"Saya memberikan buku ini ke adik saya."

Translation:I gave this book to my sister.

September 7, 2018

This discussion is locked.


'younger sibling' not accepted for 'adik'


It is now accepted and is, imho, the best translation to use in the absence of any context ... it may be unnatural English and a lengthy phrase to key in, but it means that all the discussion about gender and the many different words for 'younger' can be avoided! Please do not lose sight of the fact that we are all here to learn Bahasa Indonesia ...


If I understand it correctly , the benefactive use of a me-verb-kan transitive verb is frequently dwitransitive . Could “saya memberikan buku ini ke adik saya” also be constructed as follows :”saya memberikan adik saya buku ini “ ? And if so ,do you have always to put the dative in front of the accusative ?


Yes, it is almost always ditransitive. Yes, the recipient/beneficiary/patient (i.e. dative object) always goes in front of the theme/accusative object. Although, Indonesian doesn't really have case, so noun case grammar terms aren't really applicable here.

The animate object always goes ahead of the inanimate object. Or rather, person receiving the thing always goes ahead of the thing being acted upon.

But if case terminology is an analogy to help you figure out what's going on here, that's fine for now. Just know that's not what's really happening but is an unnatural noun paradigm that you are imposing on the language from outside.


UpzahwvW , many thanks for your clear and very helpful explanation.


Does Indonesian "not have case" or is case determined by word order and context rather than affixes/particles etc?


Indonesian does not have case. But when you translate an Indonesian statement into English, then you have to account for case because English retains case in its pronouns. So, the information for how to appropriate translate the Indonesian into English will come mostly from word order (a.k.a. syntax), as well as where the shortened pronoun morphemes (ku, mu, kau, -nya) attach to a verb or noun.


why was I marked wrong when I said "Brother"? There is no reference to perempuan so it could be either


Should be accepted yes.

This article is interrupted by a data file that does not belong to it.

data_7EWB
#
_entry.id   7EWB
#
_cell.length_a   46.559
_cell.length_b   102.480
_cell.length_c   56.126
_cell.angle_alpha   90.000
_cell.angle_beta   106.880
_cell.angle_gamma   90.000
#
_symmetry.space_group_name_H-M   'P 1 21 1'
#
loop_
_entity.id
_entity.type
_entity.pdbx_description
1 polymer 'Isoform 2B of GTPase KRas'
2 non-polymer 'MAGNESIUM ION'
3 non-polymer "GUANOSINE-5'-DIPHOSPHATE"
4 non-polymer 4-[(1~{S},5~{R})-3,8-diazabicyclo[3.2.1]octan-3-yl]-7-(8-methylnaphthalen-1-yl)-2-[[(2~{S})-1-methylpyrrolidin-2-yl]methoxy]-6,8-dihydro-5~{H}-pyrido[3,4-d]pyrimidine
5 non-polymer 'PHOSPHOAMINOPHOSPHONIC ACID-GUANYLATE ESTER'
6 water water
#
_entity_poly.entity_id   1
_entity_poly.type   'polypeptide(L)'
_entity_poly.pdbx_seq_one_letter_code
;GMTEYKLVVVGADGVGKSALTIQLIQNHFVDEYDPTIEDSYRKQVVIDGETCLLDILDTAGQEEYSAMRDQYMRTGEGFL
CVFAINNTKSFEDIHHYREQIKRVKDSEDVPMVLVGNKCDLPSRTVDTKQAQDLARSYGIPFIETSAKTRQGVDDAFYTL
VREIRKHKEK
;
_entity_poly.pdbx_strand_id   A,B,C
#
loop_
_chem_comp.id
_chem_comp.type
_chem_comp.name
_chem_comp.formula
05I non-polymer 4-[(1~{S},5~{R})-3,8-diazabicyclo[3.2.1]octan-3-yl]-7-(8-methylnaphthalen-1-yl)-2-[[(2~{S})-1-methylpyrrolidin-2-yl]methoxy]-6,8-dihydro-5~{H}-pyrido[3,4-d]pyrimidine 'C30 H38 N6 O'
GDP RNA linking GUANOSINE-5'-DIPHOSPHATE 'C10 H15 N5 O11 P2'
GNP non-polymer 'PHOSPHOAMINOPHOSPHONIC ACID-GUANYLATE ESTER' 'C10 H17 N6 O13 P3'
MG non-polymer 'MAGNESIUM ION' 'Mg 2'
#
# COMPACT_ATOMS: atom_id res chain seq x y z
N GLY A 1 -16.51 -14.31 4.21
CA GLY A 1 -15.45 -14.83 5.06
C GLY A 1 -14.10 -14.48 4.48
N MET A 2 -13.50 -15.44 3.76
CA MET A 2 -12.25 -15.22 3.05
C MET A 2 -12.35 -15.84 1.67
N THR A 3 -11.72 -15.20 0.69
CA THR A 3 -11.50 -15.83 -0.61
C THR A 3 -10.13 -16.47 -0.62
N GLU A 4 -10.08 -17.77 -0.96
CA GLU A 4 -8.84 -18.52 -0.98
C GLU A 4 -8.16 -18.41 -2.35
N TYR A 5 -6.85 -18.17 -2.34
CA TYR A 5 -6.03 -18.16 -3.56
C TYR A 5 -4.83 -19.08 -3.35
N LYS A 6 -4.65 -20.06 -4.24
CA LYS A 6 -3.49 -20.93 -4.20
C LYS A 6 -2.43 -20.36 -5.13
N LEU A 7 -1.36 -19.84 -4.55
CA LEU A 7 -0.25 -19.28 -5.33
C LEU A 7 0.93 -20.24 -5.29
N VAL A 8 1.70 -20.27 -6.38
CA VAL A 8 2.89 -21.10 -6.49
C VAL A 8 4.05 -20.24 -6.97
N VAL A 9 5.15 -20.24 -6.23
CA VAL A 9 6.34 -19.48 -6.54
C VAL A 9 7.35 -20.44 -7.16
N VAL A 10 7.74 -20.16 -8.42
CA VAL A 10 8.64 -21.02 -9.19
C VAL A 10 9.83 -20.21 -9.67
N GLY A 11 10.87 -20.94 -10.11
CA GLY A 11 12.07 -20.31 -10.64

Sometimes only one tense is accepted in English, while there is no indication whatsoever of the correct tense in Indonesian. It seems completely arbitrary, why in this case you accept past tense translation only.


It's just because no-one has had the time to enter in all the possible variations in tense and number yet. I'm surprised you got this far though the course without being tripped up by that over and over again. I know it's been a problem for me since about lesson 3


Actually I think most of us have probably run into this throughout the course and been either annoyed or perplexed or both, but just haven't bothered commenting on it yet Normally I hear native Indonesian speakers using "sudah" before a verb to indicate past tense


When asked to translate this same statement from English to Indonesia, the only acceptable answer is given as: "Saya memberikan buku ini kepada saudari saya" !


Appreciate your response !


Shouldn't the Indonesian sentence use "kepada" instead of "ke", since the object of the preposition is a person rather than a thing?


Is the following correct?

Saya memberikan buku ini kepada kamu/ kepadamu. = Saya memberikanmu buku ini.


The hints-on-hover say that "younger sibling" is the translation; "baby sister" is an equivalent!


Baby sister implies the sister is an infant or toddler. "Adik" can be a person of any age including an adult, as long as they are younger than you.

That said I prefer "little sister" which wasn't accepted either.


"Baby sister" can imply infant or toddler, if taken literally. However, the phrase is sometimes still used of people who are already adults, when referring their comparative birth order among their siblings, so it's not necessarily inaccurate.


Well yeah I have heard it used like that, but always in a jocular manner, intending to playfully infantilise the younger sibling. "Little Sister" is much more neutral.

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